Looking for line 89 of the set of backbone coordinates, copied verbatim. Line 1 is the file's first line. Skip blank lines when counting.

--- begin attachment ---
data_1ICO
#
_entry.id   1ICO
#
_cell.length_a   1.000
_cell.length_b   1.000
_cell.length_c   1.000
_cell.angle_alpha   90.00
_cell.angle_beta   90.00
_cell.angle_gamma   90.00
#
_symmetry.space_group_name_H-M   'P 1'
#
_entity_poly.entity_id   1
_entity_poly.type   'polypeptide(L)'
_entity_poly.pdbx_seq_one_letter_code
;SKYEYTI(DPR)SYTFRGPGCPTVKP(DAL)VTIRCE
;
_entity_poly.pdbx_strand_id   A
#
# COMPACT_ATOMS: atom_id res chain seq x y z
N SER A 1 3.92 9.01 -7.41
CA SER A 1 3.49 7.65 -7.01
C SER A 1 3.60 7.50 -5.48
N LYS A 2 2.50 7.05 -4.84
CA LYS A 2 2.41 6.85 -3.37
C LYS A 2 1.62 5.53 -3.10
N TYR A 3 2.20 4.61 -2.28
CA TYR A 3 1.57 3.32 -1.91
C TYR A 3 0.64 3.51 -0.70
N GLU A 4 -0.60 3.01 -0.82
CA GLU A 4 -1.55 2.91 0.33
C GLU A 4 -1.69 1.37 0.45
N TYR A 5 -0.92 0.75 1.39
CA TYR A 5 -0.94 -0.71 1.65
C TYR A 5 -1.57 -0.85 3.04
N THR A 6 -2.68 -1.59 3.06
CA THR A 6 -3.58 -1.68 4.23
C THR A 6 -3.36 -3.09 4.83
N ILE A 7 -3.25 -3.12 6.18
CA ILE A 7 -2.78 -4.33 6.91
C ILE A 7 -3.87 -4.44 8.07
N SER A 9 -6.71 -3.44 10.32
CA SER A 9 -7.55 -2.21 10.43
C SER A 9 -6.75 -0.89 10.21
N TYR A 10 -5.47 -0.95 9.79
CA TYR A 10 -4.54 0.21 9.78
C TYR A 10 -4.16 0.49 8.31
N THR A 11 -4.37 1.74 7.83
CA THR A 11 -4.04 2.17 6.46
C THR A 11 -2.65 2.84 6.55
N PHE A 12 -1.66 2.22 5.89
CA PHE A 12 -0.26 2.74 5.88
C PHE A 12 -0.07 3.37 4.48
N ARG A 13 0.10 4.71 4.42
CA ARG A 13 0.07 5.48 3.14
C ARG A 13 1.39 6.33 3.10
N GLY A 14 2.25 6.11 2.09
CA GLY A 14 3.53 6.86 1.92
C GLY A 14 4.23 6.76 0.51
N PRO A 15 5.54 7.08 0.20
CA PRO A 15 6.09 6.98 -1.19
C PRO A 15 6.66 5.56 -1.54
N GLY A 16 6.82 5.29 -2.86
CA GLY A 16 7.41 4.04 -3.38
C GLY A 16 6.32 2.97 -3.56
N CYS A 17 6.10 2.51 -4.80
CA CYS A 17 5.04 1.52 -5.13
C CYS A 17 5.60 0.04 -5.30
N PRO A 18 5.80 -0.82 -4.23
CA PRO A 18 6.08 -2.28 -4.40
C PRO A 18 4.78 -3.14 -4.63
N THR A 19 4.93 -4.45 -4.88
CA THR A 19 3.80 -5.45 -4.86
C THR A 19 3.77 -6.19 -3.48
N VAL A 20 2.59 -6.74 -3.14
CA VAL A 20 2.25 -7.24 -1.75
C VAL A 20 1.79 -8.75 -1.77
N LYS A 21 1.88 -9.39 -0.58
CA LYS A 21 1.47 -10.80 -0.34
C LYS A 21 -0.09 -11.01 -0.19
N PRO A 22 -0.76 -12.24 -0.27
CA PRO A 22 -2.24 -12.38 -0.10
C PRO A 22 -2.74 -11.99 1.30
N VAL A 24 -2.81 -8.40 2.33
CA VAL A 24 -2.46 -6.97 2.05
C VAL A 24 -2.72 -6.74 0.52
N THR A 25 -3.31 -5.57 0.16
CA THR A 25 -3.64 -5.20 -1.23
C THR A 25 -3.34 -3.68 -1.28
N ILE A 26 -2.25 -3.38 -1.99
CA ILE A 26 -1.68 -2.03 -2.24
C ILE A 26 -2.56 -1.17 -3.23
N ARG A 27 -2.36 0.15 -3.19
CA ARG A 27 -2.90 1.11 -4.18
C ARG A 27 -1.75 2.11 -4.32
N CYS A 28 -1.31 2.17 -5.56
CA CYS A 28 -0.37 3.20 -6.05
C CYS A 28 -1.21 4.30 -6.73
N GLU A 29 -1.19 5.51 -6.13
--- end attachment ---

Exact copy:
CA THR A 25 -3.64 -5.20 -1.23